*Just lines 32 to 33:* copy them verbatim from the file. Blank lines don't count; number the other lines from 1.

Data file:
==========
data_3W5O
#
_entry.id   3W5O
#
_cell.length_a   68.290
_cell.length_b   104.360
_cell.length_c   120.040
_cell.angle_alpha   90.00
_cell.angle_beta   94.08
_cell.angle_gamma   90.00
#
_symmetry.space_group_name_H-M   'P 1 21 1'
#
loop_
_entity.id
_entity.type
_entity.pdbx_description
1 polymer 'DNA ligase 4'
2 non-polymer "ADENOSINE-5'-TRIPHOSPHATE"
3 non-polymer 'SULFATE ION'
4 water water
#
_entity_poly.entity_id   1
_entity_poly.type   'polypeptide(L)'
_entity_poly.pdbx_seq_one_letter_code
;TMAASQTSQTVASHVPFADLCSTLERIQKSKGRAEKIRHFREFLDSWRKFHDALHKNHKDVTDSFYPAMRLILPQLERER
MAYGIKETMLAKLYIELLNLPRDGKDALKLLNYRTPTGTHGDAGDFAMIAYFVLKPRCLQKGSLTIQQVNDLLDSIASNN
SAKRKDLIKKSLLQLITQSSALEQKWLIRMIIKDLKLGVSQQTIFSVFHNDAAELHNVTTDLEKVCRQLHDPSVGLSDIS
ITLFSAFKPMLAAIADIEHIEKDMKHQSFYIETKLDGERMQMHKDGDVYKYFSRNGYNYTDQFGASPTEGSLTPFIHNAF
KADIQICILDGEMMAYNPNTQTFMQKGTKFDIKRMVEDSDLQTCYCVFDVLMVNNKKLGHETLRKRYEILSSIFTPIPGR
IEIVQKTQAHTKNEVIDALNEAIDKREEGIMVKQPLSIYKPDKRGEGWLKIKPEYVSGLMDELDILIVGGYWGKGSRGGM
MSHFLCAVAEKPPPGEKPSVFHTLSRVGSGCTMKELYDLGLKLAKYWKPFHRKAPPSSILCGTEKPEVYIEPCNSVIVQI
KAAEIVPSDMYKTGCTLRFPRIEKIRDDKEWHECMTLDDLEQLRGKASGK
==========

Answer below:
MSHFLCAVAEKPPPGEKPSVFHTLSRVGSGCTMKELYDLGLKLAKYWKPFHRKAPPSSILCGTEKPEVYIEPCNSVIVQI
KAAEIVPSDMYKTGCTLRFPRIEKIRDDKEWHECMTLDDLEQLRGKASGK